Having just graduated from college, the hardest thing is going into the workforce with little experience. Sure, we did internships, joined student organizations and volunteered while in college, but none of those things add up to the typical 3 to 5 years experience many job descriptions ask for.
With today’s competitive job market, recent college graduates may be competing with more seasoned workers. But do not get discouraged; simply make sure you sell yourself through your resume, cover letter, and portfolio. The important thing is to get your foot in the door, and that little piece of paper is the gatekeeper between you and your first interview.
Go to Your School’s Career Resource Center
Your university’s career resource center can be a great place to learn basic resume writing techniques. University career resource centers have counselors who will proof your resume and give tips on how to improve the content and format. If you’re like me and are no longer in college, look for your local career resource center. The career counselor can help you organize your experience and skills.
Organize Your Resume Based On Your Skills and the Positions You are Interested In
Before building your resume, decide how to best format is based on the types of jobs you will be applying for. If you are applying for a job in advertising or design, try creating a visually pleasing resume that will give potential employers a sneak peek of your design abilities. However, if you are applying for jobs in finance, try using a simple layout and font (Times New Roman size 12 is always a safe bet). Limit the number of bullet points you use. Recruiters want to know the most important and impressive tasks you did in your previous positions and how they will help you in the position you are applying for. If you’re like me and don’t have a plethora of experience, put your education first. Remember, recruiters are looking at a lot of resumes at once and you want to catch their eye quickly!
Customize Your Resume
Like I said above, think about the position you’re applying for when writing your resume. Think about the company’s mission statement and the description of the specific job you are applying for. Pay close attention to what makes a company unique and tailor your resume to match the company’s mission statement.
Since most applications are submitted online, be sure to save your resume with your first and last name. You could also include the name of the company or the position you are applying to ensure recruiters won’t lose your resume, don’t use a generic name resume.pdf. Also, remember to save the file as a PDF to make sure recruiters won’t have any issues downloading the it. This will also ensure the format of your resume will not change in the process.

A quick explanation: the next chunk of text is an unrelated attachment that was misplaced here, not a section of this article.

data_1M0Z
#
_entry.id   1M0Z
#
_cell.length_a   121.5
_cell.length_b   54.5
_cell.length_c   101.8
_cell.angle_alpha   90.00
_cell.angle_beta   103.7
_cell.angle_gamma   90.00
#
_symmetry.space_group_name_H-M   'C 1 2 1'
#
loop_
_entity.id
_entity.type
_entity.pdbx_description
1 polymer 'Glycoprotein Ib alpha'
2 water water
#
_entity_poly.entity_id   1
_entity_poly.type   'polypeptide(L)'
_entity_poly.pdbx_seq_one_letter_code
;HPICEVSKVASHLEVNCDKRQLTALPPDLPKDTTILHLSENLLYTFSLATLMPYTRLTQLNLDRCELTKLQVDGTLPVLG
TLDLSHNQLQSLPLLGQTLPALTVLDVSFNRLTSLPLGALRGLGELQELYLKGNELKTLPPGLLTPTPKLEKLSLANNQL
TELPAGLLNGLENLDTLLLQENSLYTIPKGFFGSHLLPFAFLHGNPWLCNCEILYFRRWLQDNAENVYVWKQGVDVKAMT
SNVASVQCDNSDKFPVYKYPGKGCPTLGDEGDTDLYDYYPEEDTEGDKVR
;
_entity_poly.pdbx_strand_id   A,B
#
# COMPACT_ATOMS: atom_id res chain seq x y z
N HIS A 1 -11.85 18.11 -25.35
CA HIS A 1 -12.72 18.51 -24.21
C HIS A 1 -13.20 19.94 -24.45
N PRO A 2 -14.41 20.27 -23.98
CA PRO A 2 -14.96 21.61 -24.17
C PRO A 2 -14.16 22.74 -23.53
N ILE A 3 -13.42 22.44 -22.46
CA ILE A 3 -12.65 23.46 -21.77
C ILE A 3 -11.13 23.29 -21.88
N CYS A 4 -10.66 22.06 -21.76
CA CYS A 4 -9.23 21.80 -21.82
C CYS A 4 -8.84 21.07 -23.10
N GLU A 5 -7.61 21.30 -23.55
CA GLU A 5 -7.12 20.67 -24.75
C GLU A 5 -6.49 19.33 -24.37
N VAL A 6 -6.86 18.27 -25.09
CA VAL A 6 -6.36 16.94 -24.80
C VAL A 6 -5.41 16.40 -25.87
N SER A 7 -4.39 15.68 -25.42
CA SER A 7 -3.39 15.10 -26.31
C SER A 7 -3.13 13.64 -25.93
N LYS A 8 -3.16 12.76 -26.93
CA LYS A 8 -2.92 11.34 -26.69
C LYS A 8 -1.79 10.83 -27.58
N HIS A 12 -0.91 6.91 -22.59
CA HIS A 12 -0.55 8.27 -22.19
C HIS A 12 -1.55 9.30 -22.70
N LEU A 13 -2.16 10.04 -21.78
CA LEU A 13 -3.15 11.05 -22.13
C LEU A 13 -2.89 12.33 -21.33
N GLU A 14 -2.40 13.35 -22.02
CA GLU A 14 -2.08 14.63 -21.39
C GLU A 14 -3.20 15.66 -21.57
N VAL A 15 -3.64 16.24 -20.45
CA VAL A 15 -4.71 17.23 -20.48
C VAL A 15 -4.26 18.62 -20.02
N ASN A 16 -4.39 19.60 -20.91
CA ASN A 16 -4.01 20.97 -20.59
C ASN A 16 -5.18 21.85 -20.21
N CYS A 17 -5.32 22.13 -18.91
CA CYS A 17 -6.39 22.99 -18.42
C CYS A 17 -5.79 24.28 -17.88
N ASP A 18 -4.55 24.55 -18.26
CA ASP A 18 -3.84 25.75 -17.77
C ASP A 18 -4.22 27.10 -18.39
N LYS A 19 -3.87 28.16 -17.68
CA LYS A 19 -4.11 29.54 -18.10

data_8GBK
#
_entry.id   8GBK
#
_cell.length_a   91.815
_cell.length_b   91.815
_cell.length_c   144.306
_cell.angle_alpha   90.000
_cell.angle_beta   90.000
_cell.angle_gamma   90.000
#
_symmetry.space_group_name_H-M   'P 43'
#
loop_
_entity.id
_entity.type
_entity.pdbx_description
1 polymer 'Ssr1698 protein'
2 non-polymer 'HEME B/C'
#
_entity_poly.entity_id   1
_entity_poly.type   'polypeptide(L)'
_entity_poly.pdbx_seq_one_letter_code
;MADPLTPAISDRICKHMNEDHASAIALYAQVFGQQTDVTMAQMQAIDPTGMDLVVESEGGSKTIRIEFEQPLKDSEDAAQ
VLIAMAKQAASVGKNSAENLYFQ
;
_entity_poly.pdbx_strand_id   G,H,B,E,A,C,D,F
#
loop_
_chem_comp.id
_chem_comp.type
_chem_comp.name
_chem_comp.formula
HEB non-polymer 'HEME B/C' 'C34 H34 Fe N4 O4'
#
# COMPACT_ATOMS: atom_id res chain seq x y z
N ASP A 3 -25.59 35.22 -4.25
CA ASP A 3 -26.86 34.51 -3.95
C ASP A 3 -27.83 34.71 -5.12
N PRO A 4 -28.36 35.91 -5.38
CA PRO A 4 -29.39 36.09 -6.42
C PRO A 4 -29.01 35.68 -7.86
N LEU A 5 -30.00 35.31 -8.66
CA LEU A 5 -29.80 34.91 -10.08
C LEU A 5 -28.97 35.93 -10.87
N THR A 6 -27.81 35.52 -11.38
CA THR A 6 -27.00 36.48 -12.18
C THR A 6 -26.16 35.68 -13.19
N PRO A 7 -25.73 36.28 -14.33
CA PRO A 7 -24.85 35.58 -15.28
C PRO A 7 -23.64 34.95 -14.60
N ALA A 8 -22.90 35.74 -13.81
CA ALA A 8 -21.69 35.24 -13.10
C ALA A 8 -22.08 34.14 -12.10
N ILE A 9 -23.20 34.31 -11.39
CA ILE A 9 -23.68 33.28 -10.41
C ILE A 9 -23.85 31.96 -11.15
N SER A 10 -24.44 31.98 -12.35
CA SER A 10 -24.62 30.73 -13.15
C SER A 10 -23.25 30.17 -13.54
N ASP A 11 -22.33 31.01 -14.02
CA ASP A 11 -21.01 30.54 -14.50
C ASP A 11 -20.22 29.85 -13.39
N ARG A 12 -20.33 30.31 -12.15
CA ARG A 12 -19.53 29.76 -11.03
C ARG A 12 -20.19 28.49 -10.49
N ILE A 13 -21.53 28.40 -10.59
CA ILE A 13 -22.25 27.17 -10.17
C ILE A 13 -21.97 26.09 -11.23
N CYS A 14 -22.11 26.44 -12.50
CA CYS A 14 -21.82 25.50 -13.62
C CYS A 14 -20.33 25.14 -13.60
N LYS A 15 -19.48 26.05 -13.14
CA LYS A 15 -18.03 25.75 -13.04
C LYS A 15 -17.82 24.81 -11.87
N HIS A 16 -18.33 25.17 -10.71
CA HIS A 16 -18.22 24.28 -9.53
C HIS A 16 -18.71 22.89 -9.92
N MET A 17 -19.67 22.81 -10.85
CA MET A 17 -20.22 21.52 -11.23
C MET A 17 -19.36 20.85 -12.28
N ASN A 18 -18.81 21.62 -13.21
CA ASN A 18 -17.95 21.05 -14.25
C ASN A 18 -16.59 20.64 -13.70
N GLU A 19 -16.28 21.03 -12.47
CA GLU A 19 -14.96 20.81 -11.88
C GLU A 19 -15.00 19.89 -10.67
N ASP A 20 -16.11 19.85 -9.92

Avoid Unclear or Vague Information
An unclear or vague resume will make a negative impression on a recruiter. Making sure you avoid any errors or vague wording is key when writing a resume that will be submitted to a future employer or a company recruiter. Remember, your resume is often the first impression a company will have of you as a person and possible future employee. Be clear, concise and detail oriented when writing your resume. Having simple grammatical or typographical errors on your resume is a surefire way to have a recruiter disregard you before you even walk through the door.
Responsible for designing a new marketing campaign
Designed new marketing campaign which increased sales by 25%
The first example is a generalization of the position but doesn’t tell what you did. The second example gives recruiters more details on what you did and how it helped the organization. By including how your work improved the organization’s mission, recruiters can see how you may be able to help their organization.
Proof, Proof, and Proof Again!
Having as many people as possible proofread your resume before you print (or submit) the final draft will help ensure you avoid any simple errors. Even if you feel your resume is perfect and there isn’t anything more you can do to improve it, it is always a good idea to have an extra set of eyes look it over. Having a fresh pair of eyes look over it is a great way to get feedback and catch any spelling or grammar mistakes (and ensure you follow tip #4). I think it is smart to have at least three or four editors proof your resume before submitting it. Have a professor, friend or employer from an internship read it over… each person will likely have a different perspective on what you have written. The more feedback you receive on your resume, the more confident in it you will become.
Keeping your resume in tip-top shape will leave a positive impression on future employers and hopefully be the first step to your future career. For more tips on how to build that perfect resume, check out our social media